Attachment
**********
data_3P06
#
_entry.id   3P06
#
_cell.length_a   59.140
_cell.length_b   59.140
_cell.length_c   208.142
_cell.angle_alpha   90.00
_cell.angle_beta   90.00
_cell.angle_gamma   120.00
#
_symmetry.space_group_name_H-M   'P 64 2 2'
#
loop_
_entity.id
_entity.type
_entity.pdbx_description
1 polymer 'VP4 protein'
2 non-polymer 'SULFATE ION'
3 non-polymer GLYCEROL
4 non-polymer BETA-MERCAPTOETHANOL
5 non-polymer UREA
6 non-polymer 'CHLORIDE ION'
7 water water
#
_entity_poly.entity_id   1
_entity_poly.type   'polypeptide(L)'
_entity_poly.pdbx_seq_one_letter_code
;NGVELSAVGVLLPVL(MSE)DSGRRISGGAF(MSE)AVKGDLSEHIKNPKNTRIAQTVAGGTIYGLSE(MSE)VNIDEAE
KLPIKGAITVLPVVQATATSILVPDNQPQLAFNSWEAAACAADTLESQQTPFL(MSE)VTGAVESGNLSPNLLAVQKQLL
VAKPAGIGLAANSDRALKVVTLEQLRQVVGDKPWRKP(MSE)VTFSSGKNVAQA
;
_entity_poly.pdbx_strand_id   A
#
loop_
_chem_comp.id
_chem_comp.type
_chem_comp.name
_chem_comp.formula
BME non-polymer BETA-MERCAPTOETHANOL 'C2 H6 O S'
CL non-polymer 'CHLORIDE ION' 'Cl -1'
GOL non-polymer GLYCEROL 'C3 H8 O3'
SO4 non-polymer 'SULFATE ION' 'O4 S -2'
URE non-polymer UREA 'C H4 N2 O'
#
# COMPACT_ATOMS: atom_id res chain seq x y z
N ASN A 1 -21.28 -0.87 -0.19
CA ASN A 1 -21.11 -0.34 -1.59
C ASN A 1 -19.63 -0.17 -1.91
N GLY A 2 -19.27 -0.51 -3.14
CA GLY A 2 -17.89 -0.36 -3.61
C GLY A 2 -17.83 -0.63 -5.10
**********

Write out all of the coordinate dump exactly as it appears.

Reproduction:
data_3P06
#
_entry.id   3P06
#
_cell.length_a   59.140
_cell.length_b   59.140
_cell.length_c   208.142
_cell.angle_alpha   90.00
_cell.angle_beta   90.00
_cell.angle_gamma   120.00
#
_symmetry.space_group_name_H-M   'P 64 2 2'
#
loop_
_entity.id
_entity.type
_entity.pdbx_description
1 polymer 'VP4 protein'
2 non-polymer 'SULFATE ION'
3 non-polymer GLYCEROL
4 non-polymer BETA-MERCAPTOETHANOL
5 non-polymer UREA
6 non-polymer 'CHLORIDE ION'
7 water water
#
_entity_poly.entity_id   1
_entity_poly.type   'polypeptide(L)'
_entity_poly.pdbx_seq_one_letter_code
;NGVELSAVGVLLPVL(MSE)DSGRRISGGAF(MSE)AVKGDLSEHIKNPKNTRIAQTVAGGTIYGLSE(MSE)VNIDEAE
KLPIKGAITVLPVVQATATSILVPDNQPQLAFNSWEAAACAADTLESQQTPFL(MSE)VTGAVESGNLSPNLLAVQKQLL
VAKPAGIGLAANSDRALKVVTLEQLRQVVGDKPWRKP(MSE)VTFSSGKNVAQA
;
_entity_poly.pdbx_strand_id   A
#
loop_
_chem_comp.id
_chem_comp.type
_chem_comp.name
_chem_comp.formula
BME non-polymer BETA-MERCAPTOETHANOL 'C2 H6 O S'
CL non-polymer 'CHLORIDE ION' 'Cl -1'
GOL non-polymer GLYCEROL 'C3 H8 O3'
SO4 non-polymer 'SULFATE ION' 'O4 S -2'
URE non-polymer UREA 'C H4 N2 O'
#
# COMPACT_ATOMS: atom_id res chain seq x y z
N ASN A 1 -21.28 -0.87 -0.19
CA ASN A 1 -21.11 -0.34 -1.59
C ASN A 1 -19.63 -0.17 -1.91
N GLY A 2 -19.27 -0.51 -3.14
CA GLY A 2 -17.89 -0.36 -3.61
C GLY A 2 -17.83 -0.63 -5.10